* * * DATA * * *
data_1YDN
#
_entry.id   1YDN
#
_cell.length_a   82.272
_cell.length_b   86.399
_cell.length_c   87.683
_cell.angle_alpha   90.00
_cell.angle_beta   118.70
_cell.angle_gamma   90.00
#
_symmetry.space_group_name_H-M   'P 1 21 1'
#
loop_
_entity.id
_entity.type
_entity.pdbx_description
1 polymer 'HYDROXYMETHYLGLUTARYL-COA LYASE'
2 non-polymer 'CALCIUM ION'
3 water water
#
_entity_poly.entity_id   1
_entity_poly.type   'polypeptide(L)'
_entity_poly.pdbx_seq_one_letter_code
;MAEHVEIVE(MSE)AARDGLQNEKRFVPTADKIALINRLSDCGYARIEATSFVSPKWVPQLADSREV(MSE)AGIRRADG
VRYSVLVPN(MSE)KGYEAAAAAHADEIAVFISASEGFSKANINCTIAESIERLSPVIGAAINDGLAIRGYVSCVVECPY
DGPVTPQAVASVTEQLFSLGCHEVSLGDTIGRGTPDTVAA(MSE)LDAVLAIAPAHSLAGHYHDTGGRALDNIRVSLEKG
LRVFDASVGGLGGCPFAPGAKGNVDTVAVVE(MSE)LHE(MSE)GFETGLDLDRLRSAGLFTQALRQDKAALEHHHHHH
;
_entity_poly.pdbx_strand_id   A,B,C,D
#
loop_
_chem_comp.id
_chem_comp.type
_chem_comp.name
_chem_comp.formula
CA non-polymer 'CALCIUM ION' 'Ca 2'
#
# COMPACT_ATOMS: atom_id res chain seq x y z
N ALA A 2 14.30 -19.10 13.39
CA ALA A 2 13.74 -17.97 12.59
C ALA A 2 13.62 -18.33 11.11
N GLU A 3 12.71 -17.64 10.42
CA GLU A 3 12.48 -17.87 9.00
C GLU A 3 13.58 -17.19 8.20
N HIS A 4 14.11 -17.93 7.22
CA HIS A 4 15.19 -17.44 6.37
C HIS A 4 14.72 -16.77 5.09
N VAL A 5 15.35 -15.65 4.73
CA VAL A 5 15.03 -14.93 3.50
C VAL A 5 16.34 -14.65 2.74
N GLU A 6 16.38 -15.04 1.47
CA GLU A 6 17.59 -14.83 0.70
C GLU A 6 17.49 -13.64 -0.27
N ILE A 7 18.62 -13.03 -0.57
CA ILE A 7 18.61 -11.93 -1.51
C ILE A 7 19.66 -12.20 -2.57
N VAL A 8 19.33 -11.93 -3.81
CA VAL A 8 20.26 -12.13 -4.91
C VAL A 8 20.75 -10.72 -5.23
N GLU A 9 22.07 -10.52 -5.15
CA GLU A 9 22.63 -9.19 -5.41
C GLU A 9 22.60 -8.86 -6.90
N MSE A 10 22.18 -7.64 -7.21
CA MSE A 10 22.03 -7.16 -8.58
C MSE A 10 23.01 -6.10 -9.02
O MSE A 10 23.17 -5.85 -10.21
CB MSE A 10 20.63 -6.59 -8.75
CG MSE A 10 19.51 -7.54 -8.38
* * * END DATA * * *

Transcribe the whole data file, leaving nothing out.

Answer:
data_1YDN
#
_entry.id   1YDN
#
_cell.length_a   82.272
_cell.length_b   86.399
_cell.length_c   87.683
_cell.angle_alpha   90.00
_cell.angle_beta   118.70
_cell.angle_gamma   90.00
#
_symmetry.space_group_name_H-M   'P 1 21 1'
#
loop_
_entity.id
_entity.type
_entity.pdbx_description
1 polymer 'HYDROXYMETHYLGLUTARYL-COA LYASE'
2 non-polymer 'CALCIUM ION'
3 water water
#
_entity_poly.entity_id   1
_entity_poly.type   'polypeptide(L)'
_entity_poly.pdbx_seq_one_letter_code
;MAEHVEIVE(MSE)AARDGLQNEKRFVPTADKIALINRLSDCGYARIEATSFVSPKWVPQLADSREV(MSE)AGIRRADG
VRYSVLVPN(MSE)KGYEAAAAAHADEIAVFISASEGFSKANINCTIAESIERLSPVIGAAINDGLAIRGYVSCVVECPY
DGPVTPQAVASVTEQLFSLGCHEVSLGDTIGRGTPDTVAA(MSE)LDAVLAIAPAHSLAGHYHDTGGRALDNIRVSLEKG
LRVFDASVGGLGGCPFAPGAKGNVDTVAVVE(MSE)LHE(MSE)GFETGLDLDRLRSAGLFTQALRQDKAALEHHHHHH
;
_entity_poly.pdbx_strand_id   A,B,C,D
#
loop_
_chem_comp.id
_chem_comp.type
_chem_comp.name
_chem_comp.formula
CA non-polymer 'CALCIUM ION' 'Ca 2'
#
# COMPACT_ATOMS: atom_id res chain seq x y z
N ALA A 2 14.30 -19.10 13.39
CA ALA A 2 13.74 -17.97 12.59
C ALA A 2 13.62 -18.33 11.11
N GLU A 3 12.71 -17.64 10.42
CA GLU A 3 12.48 -17.87 9.00
C GLU A 3 13.58 -17.19 8.20
N HIS A 4 14.11 -17.93 7.22
CA HIS A 4 15.19 -17.44 6.37
C HIS A 4 14.72 -16.77 5.09
N VAL A 5 15.35 -15.65 4.73
CA VAL A 5 15.03 -14.93 3.50
C VAL A 5 16.34 -14.65 2.74
N GLU A 6 16.38 -15.04 1.47
CA GLU A 6 17.59 -14.83 0.70
C GLU A 6 17.49 -13.64 -0.27
N ILE A 7 18.62 -13.03 -0.57
CA ILE A 7 18.61 -11.93 -1.51
C ILE A 7 19.66 -12.20 -2.57
N VAL A 8 19.33 -11.93 -3.81
CA VAL A 8 20.26 -12.13 -4.91
C VAL A 8 20.75 -10.72 -5.23
N GLU A 9 22.07 -10.52 -5.15
CA GLU A 9 22.63 -9.19 -5.41
C GLU A 9 22.60 -8.86 -6.90
N MSE A 10 22.18 -7.64 -7.21
CA MSE A 10 22.03 -7.16 -8.58
C MSE A 10 23.01 -6.10 -9.02
O MSE A 10 23.17 -5.85 -10.21
CB MSE A 10 20.63 -6.59 -8.75
CG MSE A 10 19.51 -7.54 -8.38